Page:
The good news is yes, there are other options. But first, I have to tell you a dirty little secret, one that no one really wants to tell you: You either have an ear infection-prone child, or you don't. Maybe it's genetics; maybe it's anatomy; probably it's a combination of things, but the truth is that some children will get lots of ear infections, and some will get few or none. This isn't fair. But if you have that child who is prone to ear infections, you're going to spend a considerable amount of energy working on solutions, traditional or non-traditional. You'll need to spend time to find the combination of things that her body needs to be able to fight off these infections and keep her system running optimally.
I want to tell you a little about the anatomy we're dealing with. The kind of ear infections we are talking about are otitis media, or middle ear infections, which means infections behind the eardrum. This area is an almost-closed cavity, with only a tiny tube (the Eustachian tube) connecting it with the back of the nose, just above the soft palate. This tube can become blocked by nose and throat congestion, leaving a warm, dark place where bacteria like to grow.
In a healthy system, the blockage and infection in the ear clear when the body flushes the area with more fluid/mucus, turns up the heat a little (runs a fever), and sends in some immune cells to kill the bacteria. If the body is not able to perform this process well, the area behind the eardrum fills with fluid; the eardrum bulges and may even tear slightly to relieve the pressure.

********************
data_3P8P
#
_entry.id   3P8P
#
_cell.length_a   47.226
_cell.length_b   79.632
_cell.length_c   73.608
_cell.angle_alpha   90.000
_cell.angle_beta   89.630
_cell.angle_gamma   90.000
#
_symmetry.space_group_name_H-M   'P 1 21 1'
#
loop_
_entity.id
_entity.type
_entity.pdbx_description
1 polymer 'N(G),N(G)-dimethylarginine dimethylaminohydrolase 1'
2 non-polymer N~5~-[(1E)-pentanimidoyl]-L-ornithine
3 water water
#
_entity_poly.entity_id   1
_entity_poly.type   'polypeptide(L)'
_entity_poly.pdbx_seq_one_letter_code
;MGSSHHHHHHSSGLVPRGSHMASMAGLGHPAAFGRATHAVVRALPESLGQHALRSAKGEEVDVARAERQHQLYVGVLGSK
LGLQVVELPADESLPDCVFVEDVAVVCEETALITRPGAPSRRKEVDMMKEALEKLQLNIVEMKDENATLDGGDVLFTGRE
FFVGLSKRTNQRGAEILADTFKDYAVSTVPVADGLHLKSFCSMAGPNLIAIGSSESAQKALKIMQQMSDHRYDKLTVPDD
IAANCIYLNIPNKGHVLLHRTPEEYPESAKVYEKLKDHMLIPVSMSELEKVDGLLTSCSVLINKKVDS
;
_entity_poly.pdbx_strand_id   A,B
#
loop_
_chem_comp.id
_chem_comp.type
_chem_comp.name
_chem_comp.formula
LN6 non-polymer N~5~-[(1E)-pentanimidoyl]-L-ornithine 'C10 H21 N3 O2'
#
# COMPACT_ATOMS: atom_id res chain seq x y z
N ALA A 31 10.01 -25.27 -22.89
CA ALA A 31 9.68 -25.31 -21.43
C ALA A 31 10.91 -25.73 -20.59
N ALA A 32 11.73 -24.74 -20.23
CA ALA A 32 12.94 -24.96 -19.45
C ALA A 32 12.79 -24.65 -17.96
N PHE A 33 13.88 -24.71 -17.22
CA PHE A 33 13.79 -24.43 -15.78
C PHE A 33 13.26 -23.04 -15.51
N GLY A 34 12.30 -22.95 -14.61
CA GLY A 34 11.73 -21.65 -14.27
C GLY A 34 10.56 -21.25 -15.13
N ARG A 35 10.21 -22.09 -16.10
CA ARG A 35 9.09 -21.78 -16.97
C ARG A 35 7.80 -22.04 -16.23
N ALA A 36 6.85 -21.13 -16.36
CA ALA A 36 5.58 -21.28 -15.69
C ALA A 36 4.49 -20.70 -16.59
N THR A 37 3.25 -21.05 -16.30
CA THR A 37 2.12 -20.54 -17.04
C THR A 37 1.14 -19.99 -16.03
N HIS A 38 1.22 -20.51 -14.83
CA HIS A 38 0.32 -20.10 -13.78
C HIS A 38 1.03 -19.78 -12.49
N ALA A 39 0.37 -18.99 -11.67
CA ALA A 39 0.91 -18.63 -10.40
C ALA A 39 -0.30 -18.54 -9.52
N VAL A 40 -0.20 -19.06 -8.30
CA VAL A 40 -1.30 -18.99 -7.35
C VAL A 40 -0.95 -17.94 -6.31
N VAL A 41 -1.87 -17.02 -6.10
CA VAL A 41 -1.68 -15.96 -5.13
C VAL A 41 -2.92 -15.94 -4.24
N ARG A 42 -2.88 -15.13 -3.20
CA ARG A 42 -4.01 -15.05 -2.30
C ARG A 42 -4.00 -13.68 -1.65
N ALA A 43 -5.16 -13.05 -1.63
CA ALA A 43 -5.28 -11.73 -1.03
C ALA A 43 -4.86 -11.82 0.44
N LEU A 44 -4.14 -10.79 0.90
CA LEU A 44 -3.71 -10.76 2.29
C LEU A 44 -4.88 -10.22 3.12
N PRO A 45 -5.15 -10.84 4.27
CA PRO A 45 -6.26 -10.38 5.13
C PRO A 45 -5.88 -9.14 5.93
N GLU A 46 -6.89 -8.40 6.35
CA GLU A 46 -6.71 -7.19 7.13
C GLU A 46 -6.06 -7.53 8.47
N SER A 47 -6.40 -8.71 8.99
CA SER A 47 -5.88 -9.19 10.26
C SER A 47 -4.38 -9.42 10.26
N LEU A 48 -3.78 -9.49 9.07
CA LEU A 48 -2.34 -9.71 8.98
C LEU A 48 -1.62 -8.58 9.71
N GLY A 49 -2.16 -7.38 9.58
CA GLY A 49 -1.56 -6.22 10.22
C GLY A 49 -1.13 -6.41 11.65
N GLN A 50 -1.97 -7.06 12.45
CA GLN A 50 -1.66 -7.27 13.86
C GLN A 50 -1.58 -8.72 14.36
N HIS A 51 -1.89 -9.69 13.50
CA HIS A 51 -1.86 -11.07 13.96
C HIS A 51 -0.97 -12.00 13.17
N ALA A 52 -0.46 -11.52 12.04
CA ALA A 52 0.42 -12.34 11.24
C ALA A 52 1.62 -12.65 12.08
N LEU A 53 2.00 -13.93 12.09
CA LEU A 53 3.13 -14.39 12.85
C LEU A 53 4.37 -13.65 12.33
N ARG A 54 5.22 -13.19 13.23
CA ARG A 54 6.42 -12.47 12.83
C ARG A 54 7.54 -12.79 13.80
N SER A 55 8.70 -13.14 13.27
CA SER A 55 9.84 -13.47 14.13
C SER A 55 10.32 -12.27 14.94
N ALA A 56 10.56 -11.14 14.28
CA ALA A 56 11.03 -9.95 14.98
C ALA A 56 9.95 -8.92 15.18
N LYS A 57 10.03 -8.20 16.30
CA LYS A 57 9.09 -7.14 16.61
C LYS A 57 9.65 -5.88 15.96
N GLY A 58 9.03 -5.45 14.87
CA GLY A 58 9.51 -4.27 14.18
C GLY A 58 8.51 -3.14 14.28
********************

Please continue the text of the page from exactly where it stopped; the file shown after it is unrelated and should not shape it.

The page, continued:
Although every child is unique, there are many things that you can try that help the vast majority of children. Remember, some children are more prone to ear infections than others, and if you have one of those children, you may have to provide lots of extra support. Your friends, who have the not-so-prone children, may be able to get away with not doing any of these things, and their children will still have no trouble. If you have an in-the-middle child (who gets 1-2 ear infections a year), you may have to be diligent just during cold season, or just when he has a bug.
Things that reduce the risks of ear infections are:
- Breastfeeding as long as possible.
- Not letting your child breathe second-hand smoke.